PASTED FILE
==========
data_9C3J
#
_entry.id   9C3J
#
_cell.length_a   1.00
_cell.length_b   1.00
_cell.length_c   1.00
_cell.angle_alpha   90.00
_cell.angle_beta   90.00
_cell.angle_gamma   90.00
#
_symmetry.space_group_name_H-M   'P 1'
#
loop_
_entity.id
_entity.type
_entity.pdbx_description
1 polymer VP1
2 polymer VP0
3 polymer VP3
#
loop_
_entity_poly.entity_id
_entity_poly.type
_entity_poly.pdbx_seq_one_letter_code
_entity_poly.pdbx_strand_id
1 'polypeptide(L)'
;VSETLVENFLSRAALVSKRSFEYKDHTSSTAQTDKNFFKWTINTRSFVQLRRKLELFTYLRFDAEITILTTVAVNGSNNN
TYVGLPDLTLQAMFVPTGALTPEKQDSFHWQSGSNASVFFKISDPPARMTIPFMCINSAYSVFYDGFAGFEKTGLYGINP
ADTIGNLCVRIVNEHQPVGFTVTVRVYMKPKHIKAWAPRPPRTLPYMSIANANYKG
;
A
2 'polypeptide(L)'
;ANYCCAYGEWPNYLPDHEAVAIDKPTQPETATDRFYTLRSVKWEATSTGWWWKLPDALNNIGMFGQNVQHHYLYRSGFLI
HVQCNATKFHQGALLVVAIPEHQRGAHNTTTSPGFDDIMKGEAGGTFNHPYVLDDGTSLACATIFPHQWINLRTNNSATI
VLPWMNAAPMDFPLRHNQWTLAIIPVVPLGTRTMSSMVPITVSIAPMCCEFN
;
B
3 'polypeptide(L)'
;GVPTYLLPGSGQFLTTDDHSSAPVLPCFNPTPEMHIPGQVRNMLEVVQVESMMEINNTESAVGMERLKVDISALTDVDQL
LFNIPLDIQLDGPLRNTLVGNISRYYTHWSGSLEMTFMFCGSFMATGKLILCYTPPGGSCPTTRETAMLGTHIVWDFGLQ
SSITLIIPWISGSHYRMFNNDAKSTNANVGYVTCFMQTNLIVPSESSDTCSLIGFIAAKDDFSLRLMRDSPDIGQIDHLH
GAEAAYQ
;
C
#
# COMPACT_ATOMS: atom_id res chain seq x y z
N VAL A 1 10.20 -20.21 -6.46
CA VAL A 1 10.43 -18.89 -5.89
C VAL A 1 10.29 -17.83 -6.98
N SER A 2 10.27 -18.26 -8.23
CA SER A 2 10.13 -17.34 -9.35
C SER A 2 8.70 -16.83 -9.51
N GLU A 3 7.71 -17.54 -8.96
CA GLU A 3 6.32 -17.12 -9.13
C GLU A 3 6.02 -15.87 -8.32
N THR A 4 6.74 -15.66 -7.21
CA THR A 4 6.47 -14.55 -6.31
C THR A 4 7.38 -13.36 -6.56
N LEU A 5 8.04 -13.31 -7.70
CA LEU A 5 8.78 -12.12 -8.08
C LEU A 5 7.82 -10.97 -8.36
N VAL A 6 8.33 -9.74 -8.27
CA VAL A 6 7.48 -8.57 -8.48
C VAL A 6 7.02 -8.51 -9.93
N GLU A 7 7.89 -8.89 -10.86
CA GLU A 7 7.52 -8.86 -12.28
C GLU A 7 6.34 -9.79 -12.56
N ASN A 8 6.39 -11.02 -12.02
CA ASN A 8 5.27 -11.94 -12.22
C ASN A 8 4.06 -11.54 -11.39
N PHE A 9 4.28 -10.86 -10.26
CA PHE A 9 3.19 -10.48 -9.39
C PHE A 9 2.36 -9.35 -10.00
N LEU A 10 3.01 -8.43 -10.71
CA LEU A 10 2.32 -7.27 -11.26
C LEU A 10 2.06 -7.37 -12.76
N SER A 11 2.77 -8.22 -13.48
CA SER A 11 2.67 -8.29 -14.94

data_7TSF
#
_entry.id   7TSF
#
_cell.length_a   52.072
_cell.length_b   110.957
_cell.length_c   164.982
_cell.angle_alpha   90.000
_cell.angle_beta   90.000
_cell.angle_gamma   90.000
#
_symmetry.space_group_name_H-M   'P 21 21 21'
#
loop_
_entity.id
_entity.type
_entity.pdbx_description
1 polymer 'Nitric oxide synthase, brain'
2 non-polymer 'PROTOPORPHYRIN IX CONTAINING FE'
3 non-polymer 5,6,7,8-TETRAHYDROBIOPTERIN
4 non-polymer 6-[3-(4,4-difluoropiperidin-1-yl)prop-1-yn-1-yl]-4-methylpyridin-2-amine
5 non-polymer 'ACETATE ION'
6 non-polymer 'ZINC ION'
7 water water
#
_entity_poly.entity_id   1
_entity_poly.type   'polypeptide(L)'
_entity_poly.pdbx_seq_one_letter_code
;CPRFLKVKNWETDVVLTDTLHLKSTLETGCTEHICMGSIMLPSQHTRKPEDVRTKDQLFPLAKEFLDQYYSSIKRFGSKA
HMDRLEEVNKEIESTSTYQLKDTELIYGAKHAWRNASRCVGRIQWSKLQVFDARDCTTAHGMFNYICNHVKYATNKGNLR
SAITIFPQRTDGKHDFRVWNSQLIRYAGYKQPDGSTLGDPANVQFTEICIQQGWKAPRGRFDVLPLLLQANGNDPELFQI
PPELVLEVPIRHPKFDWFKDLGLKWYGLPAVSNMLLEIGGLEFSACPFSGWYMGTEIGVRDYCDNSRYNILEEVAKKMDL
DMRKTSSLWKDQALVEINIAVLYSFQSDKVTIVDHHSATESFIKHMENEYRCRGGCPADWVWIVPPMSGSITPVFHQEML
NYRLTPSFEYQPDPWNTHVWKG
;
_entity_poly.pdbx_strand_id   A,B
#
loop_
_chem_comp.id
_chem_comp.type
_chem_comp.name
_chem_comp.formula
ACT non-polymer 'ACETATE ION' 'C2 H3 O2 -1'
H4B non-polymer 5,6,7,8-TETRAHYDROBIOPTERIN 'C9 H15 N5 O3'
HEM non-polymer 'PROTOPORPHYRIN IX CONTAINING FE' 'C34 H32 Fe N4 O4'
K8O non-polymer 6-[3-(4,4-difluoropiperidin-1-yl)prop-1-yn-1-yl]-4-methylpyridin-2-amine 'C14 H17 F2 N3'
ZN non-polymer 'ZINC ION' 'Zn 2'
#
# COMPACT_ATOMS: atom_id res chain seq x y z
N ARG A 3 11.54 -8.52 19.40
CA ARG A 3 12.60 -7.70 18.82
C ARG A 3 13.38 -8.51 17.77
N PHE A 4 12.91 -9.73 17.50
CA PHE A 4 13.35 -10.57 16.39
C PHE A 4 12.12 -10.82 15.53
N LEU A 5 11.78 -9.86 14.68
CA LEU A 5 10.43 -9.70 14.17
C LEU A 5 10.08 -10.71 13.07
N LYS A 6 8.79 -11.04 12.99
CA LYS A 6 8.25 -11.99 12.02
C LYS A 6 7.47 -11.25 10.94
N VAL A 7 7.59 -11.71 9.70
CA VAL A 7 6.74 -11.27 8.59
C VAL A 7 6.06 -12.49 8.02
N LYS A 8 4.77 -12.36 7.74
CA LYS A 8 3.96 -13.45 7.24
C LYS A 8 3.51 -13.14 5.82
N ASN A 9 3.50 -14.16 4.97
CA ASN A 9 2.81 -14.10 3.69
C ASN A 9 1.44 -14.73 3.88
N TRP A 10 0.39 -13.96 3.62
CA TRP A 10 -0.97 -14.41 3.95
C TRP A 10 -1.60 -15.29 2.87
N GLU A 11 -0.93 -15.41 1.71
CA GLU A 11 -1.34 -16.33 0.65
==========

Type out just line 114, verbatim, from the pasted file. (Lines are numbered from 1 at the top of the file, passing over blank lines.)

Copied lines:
;